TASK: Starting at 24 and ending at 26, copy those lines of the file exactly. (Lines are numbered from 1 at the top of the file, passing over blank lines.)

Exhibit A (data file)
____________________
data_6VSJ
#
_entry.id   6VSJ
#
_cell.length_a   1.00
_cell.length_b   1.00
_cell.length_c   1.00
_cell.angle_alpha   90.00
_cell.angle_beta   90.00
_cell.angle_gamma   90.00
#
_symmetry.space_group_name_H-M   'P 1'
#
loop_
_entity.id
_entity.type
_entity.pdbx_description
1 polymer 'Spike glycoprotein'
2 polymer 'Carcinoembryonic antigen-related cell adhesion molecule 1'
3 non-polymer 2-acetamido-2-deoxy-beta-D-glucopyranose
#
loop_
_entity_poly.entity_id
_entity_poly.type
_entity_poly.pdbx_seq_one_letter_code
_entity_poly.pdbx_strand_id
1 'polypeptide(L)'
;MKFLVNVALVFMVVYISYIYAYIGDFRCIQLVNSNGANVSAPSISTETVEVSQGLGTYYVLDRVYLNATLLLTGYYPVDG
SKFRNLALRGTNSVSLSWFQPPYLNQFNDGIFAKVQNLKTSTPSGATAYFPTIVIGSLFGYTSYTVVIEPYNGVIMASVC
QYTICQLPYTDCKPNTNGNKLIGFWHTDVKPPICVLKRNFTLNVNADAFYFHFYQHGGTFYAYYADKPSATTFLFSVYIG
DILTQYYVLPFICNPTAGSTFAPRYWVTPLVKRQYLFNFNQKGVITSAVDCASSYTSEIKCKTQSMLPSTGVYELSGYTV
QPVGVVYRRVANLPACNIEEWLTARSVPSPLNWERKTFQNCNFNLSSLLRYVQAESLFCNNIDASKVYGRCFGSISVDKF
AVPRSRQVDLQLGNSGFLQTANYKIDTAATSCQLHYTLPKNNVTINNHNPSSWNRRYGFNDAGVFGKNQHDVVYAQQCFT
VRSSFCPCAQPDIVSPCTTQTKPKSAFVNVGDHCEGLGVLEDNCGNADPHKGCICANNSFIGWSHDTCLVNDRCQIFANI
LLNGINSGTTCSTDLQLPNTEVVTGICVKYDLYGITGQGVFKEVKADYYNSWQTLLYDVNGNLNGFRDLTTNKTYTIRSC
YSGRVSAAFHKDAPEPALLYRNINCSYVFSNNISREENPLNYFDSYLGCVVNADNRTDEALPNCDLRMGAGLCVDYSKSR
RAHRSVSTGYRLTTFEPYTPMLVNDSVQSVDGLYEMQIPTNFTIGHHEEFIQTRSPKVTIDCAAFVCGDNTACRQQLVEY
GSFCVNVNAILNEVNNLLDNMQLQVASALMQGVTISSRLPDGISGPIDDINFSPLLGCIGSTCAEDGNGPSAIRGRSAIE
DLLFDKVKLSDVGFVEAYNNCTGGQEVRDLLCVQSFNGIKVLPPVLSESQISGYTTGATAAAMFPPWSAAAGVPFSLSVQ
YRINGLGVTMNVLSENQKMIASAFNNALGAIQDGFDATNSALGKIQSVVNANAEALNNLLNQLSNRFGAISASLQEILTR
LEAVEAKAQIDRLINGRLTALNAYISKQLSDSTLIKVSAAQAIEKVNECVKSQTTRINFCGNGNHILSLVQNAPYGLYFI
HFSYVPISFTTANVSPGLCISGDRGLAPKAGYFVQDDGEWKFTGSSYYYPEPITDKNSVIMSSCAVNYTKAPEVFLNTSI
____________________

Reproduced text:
_entity_poly.type
_entity_poly.pdbx_seq_one_letter_code
_entity_poly.pdbx_strand_id